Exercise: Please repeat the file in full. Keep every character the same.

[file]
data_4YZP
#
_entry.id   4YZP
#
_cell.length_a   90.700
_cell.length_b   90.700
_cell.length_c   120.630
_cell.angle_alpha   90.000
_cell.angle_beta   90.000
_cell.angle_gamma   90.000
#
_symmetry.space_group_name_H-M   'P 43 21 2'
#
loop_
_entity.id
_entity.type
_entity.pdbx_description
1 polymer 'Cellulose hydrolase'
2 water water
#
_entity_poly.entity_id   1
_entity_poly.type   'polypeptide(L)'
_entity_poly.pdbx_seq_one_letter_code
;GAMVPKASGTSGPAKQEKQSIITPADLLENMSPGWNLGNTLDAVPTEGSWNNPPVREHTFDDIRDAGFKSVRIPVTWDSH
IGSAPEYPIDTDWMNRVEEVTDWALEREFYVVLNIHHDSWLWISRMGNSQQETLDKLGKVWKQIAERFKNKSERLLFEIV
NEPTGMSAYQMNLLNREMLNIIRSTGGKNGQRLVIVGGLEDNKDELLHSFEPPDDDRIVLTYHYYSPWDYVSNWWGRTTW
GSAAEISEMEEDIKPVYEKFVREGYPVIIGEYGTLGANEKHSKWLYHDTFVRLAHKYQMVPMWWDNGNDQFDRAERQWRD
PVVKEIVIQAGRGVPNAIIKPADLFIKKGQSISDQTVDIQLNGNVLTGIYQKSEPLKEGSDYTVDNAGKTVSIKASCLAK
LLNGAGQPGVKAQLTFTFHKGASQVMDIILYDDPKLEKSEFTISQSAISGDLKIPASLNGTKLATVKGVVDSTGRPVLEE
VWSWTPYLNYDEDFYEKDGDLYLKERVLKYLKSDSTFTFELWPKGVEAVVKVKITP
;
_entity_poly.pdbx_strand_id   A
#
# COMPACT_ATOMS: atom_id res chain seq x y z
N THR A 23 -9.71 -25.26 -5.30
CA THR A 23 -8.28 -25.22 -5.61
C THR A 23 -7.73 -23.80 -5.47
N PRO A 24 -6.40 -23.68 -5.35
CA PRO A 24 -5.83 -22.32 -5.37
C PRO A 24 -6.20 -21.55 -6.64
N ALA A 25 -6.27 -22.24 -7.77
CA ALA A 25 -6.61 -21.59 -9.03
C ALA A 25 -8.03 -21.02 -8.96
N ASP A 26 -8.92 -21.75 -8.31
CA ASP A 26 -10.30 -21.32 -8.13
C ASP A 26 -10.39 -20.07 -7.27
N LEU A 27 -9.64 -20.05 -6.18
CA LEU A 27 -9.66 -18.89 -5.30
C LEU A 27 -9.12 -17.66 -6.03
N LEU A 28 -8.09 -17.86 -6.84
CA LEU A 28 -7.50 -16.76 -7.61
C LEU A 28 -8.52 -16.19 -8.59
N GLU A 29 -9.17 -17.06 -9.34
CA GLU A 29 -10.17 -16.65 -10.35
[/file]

data_4YZP
#
_entry.id   4YZP
#
_cell.length_a   90.700
_cell.length_b   90.700
_cell.length_c   120.630
_cell.angle_alpha   90.000
_cell.angle_beta   90.000
_cell.angle_gamma   90.000
#
_symmetry.space_group_name_H-M   'P 43 21 2'
#
loop_
_entity.id
_entity.type
_entity.pdbx_description
1 polymer 'Cellulose hydrolase'
2 water water
#
_entity_poly.entity_id   1
_entity_poly.type   'polypeptide(L)'
_entity_poly.pdbx_seq_one_letter_code
;GAMVPKASGTSGPAKQEKQSIITPADLLENMSPGWNLGNTLDAVPTEGSWNNPPVREHTFDDIRDAGFKSVRIPVTWDSH
IGSAPEYPIDTDWMNRVEEVTDWALEREFYVVLNIHHDSWLWISRMGNSQQETLDKLGKVWKQIAERFKNKSERLLFEIV
NEPTGMSAYQMNLLNREMLNIIRSTGGKNGQRLVIVGGLEDNKDELLHSFEPPDDDRIVLTYHYYSPWDYVSNWWGRTTW
GSAAEISEMEEDIKPVYEKFVREGYPVIIGEYGTLGANEKHSKWLYHDTFVRLAHKYQMVPMWWDNGNDQFDRAERQWRD
PVVKEIVIQAGRGVPNAIIKPADLFIKKGQSISDQTVDIQLNGNVLTGIYQKSEPLKEGSDYTVDNAGKTVSIKASCLAK
LLNGAGQPGVKAQLTFTFHKGASQVMDIILYDDPKLEKSEFTISQSAISGDLKIPASLNGTKLATVKGVVDSTGRPVLEE
VWSWTPYLNYDEDFYEKDGDLYLKERVLKYLKSDSTFTFELWPKGVEAVVKVKITP
;
_entity_poly.pdbx_strand_id   A
#
# COMPACT_ATOMS: atom_id res chain seq x y z
N THR A 23 -9.71 -25.26 -5.30
CA THR A 23 -8.28 -25.22 -5.61
C THR A 23 -7.73 -23.80 -5.47
N PRO A 24 -6.40 -23.68 -5.35
CA PRO A 24 -5.83 -22.32 -5.37
C PRO A 24 -6.20 -21.55 -6.64
N ALA A 25 -6.27 -22.24 -7.77
CA ALA A 25 -6.61 -21.59 -9.03
C ALA A 25 -8.03 -21.02 -8.96
N ASP A 26 -8.92 -21.75 -8.31
CA ASP A 26 -10.30 -21.32 -8.13
C ASP A 26 -10.39 -20.07 -7.27
N LEU A 27 -9.64 -20.05 -6.18
CA LEU A 27 -9.66 -18.89 -5.30
C LEU A 27 -9.12 -17.66 -6.03
N LEU A 28 -8.09 -17.86 -6.84
CA LEU A 28 -7.50 -16.76 -7.61
C LEU A 28 -8.52 -16.19 -8.59
N GLU A 29 -9.17 -17.06 -9.34
CA GLU A 29 -10.17 -16.65 -10.35